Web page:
Soon It Will Be Forgotten

Putting Things In Perspective

Putting Things In Perspective

It doesn’t look real. I stand at the edge of the North Rim and stare across to the other side and realize what I’m looking at exists nowhere else on the planet but under my feet. Miles away, down the canyon wall, across the river and then up Bright Angel trail, the South Rim whispers my name and entices me to put the running shoes and run the 20+ miles to the other side to see what’s there and then turn around and come back. Maybe next year I will take my camera, a couple of water bottles and run the Rim 2 Rim 2 Rim. It didn’t happen this trip.

I’m weeks behind in sitting down at my desk and writing whatever flows out and hitting the Publish button. It’s not as if life has been idle. All the wheels have been in motion lately and there’s been plenty to show and tell. But after days of coding, my fingers complain of being tired and they lack the creative inspiration I think I need before laying out that first word of that first sentence. Instead I could sit through a cup of coffee, editing every thought streaming out and end up with nothing when I should have just let it flow. So I’m trying something new and have created two working areas at home. One is a true designated working space for work and coding. I know when I am there I am focused on work and have no or few distractions. My other working space is where I can be more creative, blog and try to let my thoughts flow uninterrupted and unedited. This space does not have the demands of work staring at me on the other monitor and pulling me in their direction. Hopefully, this will help me foster the need to process less internally and more externally.

I love to drive. I hate to drive. To me the car is not much more than a necessary evil. My perfect mode of transportation would consist of two skinny tires and would require pedals and make less noise than a whispering hybrid. Before I worked from home and went to the office Monday through Friday, I would ride my bicycle to work and avoid taking the car. Avoid trips to Home Depot and Costco and most errands can be done by pedaling a bike through the city streets. Years ago, Nicole and I visited Amsterdam and nearly everybody, from the kindergarteners to grandmas and grandpas, uses a bike instead of a car to move around the city. It is beautiful not to hear the sounds of honking cars but the soft sound of pedals turning in the morning air.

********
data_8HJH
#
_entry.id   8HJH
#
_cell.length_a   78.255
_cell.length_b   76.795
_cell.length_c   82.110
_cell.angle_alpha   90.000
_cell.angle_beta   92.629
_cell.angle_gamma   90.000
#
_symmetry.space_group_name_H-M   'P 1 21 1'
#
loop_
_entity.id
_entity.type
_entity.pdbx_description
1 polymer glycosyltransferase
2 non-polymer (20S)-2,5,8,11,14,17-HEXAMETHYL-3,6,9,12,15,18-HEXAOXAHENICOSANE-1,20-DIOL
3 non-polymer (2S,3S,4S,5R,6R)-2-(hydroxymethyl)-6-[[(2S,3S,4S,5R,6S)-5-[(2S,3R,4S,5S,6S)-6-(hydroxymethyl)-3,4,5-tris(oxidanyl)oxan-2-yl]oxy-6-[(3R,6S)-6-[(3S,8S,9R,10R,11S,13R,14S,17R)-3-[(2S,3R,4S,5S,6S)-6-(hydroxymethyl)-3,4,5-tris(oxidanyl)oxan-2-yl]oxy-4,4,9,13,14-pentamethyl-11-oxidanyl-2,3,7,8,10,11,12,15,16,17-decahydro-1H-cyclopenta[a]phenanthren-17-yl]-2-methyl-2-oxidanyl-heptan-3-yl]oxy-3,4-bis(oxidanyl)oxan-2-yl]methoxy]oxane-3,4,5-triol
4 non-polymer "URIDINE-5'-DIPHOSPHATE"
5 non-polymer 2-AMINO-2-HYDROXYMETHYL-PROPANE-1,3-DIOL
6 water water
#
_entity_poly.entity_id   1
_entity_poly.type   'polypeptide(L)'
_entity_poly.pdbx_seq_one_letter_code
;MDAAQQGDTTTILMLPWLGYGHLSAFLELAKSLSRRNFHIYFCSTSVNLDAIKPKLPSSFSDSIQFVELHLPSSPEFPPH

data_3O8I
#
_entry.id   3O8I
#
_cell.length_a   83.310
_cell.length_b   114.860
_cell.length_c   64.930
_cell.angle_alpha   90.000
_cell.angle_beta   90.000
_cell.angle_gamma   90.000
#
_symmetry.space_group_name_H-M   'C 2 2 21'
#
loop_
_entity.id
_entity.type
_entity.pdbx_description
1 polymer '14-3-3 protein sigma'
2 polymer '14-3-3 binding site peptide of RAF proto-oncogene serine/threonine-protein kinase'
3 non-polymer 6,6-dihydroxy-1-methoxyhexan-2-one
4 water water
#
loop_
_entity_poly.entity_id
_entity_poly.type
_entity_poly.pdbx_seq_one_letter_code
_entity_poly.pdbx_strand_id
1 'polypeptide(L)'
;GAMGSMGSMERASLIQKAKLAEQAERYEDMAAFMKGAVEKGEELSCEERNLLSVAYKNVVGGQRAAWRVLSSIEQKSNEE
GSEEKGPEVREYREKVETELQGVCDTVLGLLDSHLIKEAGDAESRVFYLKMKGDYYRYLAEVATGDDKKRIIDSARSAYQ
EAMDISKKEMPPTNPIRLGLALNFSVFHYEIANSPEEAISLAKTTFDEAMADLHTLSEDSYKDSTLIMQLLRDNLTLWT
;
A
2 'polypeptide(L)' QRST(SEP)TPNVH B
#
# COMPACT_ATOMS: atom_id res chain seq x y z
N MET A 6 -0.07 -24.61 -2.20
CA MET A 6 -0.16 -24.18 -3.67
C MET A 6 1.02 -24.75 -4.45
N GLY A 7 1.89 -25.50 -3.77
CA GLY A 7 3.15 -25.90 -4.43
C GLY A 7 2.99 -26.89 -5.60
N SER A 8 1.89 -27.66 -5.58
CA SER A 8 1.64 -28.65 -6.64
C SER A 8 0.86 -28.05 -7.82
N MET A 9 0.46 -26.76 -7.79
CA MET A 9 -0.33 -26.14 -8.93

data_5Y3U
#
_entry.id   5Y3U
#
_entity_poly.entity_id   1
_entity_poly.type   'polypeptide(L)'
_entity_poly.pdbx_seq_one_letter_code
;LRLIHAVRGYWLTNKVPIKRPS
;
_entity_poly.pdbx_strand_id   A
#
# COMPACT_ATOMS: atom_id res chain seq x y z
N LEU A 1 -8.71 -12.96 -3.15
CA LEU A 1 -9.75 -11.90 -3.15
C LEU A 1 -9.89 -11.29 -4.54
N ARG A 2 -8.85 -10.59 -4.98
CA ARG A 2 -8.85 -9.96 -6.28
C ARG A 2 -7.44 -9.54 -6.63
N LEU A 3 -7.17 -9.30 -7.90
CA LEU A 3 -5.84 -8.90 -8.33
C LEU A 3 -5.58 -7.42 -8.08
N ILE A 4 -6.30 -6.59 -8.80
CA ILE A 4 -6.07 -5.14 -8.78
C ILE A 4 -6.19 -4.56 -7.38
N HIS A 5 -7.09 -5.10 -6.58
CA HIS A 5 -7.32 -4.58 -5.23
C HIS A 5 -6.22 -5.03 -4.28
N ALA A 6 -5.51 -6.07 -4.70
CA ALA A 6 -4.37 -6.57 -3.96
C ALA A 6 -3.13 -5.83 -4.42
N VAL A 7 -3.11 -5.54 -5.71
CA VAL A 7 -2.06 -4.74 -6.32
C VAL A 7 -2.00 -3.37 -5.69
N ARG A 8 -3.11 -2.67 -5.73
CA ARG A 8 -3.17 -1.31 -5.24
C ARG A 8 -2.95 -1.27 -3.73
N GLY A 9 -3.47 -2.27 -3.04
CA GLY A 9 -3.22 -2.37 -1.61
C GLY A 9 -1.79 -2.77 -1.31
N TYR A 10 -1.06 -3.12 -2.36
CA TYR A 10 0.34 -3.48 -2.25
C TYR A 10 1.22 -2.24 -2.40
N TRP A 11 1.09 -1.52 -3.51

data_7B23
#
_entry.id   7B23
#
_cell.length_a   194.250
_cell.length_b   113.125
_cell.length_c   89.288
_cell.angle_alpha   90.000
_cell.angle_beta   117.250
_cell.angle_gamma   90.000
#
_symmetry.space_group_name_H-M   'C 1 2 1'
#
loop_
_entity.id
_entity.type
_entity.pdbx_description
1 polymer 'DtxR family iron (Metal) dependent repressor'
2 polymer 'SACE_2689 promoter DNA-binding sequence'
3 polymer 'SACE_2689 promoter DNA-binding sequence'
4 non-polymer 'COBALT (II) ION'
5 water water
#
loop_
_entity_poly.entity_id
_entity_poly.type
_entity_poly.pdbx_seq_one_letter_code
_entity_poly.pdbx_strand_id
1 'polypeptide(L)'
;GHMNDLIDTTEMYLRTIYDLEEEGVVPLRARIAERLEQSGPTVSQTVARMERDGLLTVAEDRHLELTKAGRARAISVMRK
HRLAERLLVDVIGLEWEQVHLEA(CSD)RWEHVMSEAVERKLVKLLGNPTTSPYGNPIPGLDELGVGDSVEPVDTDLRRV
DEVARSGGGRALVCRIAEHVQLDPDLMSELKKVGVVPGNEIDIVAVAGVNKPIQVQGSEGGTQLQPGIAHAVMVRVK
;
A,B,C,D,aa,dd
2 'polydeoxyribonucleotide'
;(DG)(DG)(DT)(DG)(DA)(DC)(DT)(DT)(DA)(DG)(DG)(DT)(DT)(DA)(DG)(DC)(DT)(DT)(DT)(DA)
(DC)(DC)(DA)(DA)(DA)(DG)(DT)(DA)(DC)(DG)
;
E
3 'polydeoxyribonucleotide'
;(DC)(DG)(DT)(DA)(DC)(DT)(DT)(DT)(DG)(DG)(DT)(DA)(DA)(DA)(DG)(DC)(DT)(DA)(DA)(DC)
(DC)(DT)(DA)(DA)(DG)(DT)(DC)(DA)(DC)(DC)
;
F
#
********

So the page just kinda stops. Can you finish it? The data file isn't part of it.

But why is it that driving the family Jeep for hours and looking over at Nicole asleep in the passenger seat and Dylan quietly napping in the back makes me feel, like for those quiet minutes, with the world passing outside the windows, all is safe and perfect in our little family as we drive to some destination that in 20 years will be one of those “Remember when…” conversations.

We were back in Utah for the St. George Marathon a few weeks ago. We drove our long-suffering Jeep on the trip, passing through Area 51 in the middle of nowhere in the middle of the Nevada around midnight. It was a little eerie when you see a sign “Next Gas 126 miles” at 11 PM at night and there are no cars and no lights and no cell coverage for miles and miles. We eventually pulled into St. George at around 3 AM.

This year I paced the 3:20 group but with temperatures warming up early, my group started evaporating quickly the second half of the marathon. Normally, the start in the desert borders on freezing but this year even the start in the dark was mild and comfortable. By the time the sun came up a few miles into the marathon, you could tell it was going to be a hot one. Many of the water stations seemed to be out numbered by the runners and when they were handing out cups, the cups were only half filled. A couple of times, I ended up just grabbing some water from the tables. I think the marathon wasn’t prepared for the conditions and I think those finishing later had it far worse. Click here for my Garmin data.